Here is the we are finally heading south update. We left Portland on a cloudy, cool September 8. We had a great party the night before and it was time to head out. First stop, the fuel dock at Donaldson’s, right next to Rose City Yacht Club, to top off the fuel tank. One of the first challenges on heading down river is the Vancouver Railroad Bridge. It’s an old swing bridge and Nina thinks you can never have enough pictures of it. She also likes to take photos of every ship we pass. We’ll spare you those, unless there’s one that is really interesting.
Like many trips down the river, our routine was Martin’s Slough for the first night. We left the next morning and actually sailed downstream through Longview. The question then was where to stop next and in how much of a hurry are we. Walker Island offered the opportunity for Bill to play with the single side band radio, Cathlamet had hot showers. We anchored off Walker and it started to really rain. The next morning was cool and cloudy and looked like rain so we started out with wet gear and sandals. On the way to Cathlamet, Nina rearranged the galley drawers and she took a saw to the rubbermaid silverware holder so that it would fit in the top drawer. The left side of this drawer is shorter so that it can slide under the sink and has a divider that makes the space less wide. The holder now fits perfectly and the other drawer were rearranged to make things work better for now.
West Basin, Astoria was the next stop. We had a few projects we wanted to work on there while there before we headed over the bar and south. Nina worked on splicing preventer ropes out of dyneema and making a set of dinghy bridle ropes out of double braid. The preventers will be used to keep the boom from swinging back and forth when it is set out from the center line. We hit the library for some internet time and made a trip to Englund’s for a few items – a new sewing palm and a fishing gaff. More projects: laundry, repurposing an old life jacket strap to hold the sewing machine in place, a main sheet bag, a bag for the companionway drop boards, and adding a handle to the bottom of the laundry bag. Bill worked on windlass maintenance and installing the jacklines and the new preventers.
We listened to the weather forecast, hoping that conditions would be good enough to leave the next day, Friday, September 13. Messing with other superstitions, we also had bananas on board. Slack tide was toward the afternoon. Bill had time to check the engine, top the water tanks up. Wind was out of the south, it was raining. We left about noon, passed the last bar buoy at 3:15 and turned left. Our original plan was to sail to San Francisco, about five days away. We made it to Newport. Winds were expected to be out of the south, southwest and increasing up to 30 knots. We hunkered down for a few days. Met folks on a Jason 35 doing the same thing. We were joined by more sailboats there to wait out the weather, one from Vladivostok, Russia.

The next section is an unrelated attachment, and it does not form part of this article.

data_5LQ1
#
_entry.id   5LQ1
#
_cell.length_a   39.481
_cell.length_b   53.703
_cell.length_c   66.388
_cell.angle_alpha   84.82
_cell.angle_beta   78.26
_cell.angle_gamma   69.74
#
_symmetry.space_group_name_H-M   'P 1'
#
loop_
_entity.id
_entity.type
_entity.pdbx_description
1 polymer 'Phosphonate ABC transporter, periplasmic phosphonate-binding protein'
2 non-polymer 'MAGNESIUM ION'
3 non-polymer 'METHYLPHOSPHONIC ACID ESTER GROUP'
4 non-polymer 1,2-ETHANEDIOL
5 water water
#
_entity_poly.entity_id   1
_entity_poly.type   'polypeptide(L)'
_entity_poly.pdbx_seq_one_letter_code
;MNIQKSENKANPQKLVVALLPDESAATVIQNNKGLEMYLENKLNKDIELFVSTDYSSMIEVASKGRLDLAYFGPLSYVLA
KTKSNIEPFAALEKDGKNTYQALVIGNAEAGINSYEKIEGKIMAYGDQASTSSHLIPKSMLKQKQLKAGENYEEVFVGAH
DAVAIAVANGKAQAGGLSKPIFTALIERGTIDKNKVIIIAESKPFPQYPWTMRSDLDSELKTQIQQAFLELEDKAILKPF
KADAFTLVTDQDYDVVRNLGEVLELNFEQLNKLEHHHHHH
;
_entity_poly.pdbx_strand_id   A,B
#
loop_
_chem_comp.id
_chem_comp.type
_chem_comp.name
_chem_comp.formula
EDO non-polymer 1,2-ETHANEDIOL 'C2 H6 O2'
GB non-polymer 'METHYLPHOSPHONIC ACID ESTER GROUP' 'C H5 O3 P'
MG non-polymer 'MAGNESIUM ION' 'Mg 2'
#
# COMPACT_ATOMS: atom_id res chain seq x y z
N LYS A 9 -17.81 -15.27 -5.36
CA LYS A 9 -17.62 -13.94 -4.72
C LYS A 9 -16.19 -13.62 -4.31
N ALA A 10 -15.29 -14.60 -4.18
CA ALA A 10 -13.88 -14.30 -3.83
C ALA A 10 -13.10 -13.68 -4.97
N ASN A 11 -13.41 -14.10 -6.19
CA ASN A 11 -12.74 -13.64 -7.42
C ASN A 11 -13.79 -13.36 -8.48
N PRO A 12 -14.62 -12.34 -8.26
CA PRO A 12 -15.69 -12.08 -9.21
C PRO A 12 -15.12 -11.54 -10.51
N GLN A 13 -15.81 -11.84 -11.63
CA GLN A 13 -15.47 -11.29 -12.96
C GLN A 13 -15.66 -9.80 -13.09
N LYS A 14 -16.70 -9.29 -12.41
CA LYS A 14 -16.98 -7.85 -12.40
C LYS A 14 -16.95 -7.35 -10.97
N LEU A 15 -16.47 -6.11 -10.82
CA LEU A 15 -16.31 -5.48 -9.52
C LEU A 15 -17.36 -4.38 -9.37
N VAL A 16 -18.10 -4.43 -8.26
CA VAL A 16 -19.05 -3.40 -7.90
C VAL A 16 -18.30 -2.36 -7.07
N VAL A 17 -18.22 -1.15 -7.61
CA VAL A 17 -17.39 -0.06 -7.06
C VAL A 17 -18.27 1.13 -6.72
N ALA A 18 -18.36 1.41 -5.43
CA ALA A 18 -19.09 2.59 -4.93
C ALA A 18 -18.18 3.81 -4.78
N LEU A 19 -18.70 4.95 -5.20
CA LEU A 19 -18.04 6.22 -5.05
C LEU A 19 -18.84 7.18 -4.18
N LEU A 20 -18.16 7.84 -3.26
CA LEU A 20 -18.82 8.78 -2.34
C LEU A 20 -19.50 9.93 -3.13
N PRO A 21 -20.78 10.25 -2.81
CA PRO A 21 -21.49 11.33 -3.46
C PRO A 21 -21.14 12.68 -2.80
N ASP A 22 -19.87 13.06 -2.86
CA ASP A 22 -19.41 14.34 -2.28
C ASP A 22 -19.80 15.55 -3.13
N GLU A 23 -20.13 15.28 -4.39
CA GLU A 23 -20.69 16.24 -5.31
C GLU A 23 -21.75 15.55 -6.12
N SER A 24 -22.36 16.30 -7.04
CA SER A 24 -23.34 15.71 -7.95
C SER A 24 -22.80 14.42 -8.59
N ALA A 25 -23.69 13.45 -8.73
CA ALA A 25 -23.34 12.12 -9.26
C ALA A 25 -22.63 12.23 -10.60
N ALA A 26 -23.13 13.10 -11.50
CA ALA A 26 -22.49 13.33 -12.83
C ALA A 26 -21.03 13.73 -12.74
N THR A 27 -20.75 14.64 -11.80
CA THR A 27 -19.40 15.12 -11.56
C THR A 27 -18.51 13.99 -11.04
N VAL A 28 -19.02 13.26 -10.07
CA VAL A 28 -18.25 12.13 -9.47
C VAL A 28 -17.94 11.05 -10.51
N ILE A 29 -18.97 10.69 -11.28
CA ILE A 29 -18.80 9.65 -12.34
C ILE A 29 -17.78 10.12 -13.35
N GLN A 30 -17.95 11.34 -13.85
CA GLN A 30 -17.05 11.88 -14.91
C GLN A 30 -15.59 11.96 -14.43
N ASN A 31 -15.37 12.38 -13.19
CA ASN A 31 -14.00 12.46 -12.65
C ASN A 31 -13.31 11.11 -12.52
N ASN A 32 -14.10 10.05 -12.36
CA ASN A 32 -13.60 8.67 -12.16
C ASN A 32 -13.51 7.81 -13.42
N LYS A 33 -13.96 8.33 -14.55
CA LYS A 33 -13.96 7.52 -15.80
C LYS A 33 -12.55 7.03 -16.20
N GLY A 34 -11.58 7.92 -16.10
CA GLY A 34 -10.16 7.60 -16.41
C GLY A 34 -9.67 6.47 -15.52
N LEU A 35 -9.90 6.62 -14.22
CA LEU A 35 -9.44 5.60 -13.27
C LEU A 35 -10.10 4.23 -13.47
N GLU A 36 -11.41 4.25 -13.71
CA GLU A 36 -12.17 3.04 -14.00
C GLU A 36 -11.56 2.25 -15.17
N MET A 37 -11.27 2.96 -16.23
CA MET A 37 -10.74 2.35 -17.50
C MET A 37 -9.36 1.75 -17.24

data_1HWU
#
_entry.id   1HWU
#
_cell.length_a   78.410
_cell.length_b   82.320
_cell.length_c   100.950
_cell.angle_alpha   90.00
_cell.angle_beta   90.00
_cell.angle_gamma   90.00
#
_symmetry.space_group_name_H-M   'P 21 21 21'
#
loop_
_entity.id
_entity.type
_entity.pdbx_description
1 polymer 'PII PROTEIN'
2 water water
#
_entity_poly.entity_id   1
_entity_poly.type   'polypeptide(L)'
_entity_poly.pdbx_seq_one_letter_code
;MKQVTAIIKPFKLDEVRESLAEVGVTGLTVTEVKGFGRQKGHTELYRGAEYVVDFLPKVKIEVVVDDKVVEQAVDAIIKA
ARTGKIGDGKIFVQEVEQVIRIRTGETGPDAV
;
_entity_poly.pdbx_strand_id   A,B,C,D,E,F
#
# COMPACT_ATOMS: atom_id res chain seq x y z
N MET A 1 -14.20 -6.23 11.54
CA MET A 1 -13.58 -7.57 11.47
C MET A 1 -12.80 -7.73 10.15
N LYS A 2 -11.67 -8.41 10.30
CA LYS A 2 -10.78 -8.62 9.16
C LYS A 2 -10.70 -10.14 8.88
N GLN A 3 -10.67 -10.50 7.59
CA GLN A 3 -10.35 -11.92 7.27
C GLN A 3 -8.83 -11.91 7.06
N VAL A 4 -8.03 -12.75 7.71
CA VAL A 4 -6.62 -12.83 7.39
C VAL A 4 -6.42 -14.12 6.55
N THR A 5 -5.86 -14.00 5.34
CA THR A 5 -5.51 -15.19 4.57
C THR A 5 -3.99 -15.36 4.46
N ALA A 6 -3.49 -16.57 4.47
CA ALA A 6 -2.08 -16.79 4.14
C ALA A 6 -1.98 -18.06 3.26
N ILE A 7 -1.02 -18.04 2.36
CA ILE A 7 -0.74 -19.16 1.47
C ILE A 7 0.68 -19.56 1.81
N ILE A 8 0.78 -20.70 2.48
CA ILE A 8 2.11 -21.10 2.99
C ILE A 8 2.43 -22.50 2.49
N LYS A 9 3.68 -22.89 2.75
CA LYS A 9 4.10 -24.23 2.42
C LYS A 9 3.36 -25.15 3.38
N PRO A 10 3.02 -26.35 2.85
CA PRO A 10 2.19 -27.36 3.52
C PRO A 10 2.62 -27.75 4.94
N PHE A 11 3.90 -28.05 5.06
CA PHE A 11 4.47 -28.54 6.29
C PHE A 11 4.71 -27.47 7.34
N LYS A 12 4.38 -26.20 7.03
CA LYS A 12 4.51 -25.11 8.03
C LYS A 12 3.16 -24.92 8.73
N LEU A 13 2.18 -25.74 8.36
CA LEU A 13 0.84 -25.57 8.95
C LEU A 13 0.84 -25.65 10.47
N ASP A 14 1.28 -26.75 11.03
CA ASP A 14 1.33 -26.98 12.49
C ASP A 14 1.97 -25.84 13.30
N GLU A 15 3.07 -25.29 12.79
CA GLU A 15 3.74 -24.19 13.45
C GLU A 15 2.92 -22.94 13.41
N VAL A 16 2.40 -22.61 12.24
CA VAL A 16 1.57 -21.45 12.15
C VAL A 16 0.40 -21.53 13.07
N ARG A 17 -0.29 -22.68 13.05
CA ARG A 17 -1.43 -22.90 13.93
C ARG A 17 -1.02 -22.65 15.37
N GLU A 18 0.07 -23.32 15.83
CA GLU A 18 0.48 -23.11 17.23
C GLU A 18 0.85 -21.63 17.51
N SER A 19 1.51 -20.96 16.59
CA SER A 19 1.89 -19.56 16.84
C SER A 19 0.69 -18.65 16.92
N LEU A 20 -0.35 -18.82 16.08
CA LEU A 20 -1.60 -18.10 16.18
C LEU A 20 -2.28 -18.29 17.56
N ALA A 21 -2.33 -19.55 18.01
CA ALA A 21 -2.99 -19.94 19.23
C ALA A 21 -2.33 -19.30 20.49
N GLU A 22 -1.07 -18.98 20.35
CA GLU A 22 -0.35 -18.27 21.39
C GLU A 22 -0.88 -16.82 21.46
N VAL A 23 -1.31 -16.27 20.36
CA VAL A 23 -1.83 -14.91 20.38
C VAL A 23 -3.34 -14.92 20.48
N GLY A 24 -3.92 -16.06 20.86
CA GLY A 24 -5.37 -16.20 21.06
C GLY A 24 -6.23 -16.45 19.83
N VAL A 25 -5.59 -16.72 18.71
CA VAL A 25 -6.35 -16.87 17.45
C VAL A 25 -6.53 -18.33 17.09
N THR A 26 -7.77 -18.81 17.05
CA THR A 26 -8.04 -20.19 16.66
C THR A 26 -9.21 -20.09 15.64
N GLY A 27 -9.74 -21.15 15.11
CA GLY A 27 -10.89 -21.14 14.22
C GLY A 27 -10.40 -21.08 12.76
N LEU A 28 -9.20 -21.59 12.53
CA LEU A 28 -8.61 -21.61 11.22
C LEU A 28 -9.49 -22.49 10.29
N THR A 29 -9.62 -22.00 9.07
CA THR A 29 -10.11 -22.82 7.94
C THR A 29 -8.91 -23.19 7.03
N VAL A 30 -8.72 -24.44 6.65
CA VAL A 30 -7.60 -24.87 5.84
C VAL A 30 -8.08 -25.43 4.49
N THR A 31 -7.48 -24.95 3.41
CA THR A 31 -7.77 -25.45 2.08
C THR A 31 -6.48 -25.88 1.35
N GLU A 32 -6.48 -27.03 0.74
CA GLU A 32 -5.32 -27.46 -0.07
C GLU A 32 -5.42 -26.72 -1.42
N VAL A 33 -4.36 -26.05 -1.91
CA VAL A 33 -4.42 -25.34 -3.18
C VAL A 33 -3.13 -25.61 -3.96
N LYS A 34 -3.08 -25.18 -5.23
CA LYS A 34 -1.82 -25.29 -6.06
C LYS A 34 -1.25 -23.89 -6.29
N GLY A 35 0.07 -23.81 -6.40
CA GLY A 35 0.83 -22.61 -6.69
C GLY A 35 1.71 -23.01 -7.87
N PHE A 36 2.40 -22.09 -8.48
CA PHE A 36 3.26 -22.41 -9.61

We ended up spending four days in Newport. We went to the Hatfield Marine Science Center, went down to the waterfront and the library, did more laundry and discovered the wifi in the laundry room worked really well. Topped off our groceries. Made soft shackles. Killed time.
We left Newport on Wednesday. Small craft warnings for the Yaquina Bar were in effect until just before we wanted to leave. Swells on the bar were supposed to be 6-8′. It was raining. We left. The bar at Newport is narrow and extends out past the jetties. It can get really rough, but we had a good run through it. The Columbia has provided good practice.
One of the things we decided is that, if possible, to sail rather than motor. When we do motor, we usually have the genoa out to steady the boat. We discovered that, steadied or not, ocean waves are much bigger and less predictable in pattern than those on the river. Coffee was spilled. It went in the refrigerator, down the pantry and made a mess. The only damage ended up being to a chocolate bar, so we ate it. The sun came out. Bill refigured out how to get the Monitor steering the boat. We were making good time. Everything that could possibly shake or rattle in the boat was doing an excellent job of it and we were running out of things to stuff everywhere to damp it. Sleep was still not happening for Nina. Three hours of watch and then three hours of sleep are a challenge for someone who doesn’t sleep well in general. Bill can fall asleep anywhere, anytime.
Seas were rolly, we had a couple more coffee accidents, one which broke the french press carafe. That one had an additional flourish of raw eggs. It was not pretty. That could have been the day we had cake and potato chips for lunch. So much for the romance of the sea.
Under the bridge we went. The fog cleared enough to see the bridge and we sailed under it. This was Bill’s first time sailing under the bridge. Nina remembers sailing under it as a small child in the SS Lurline.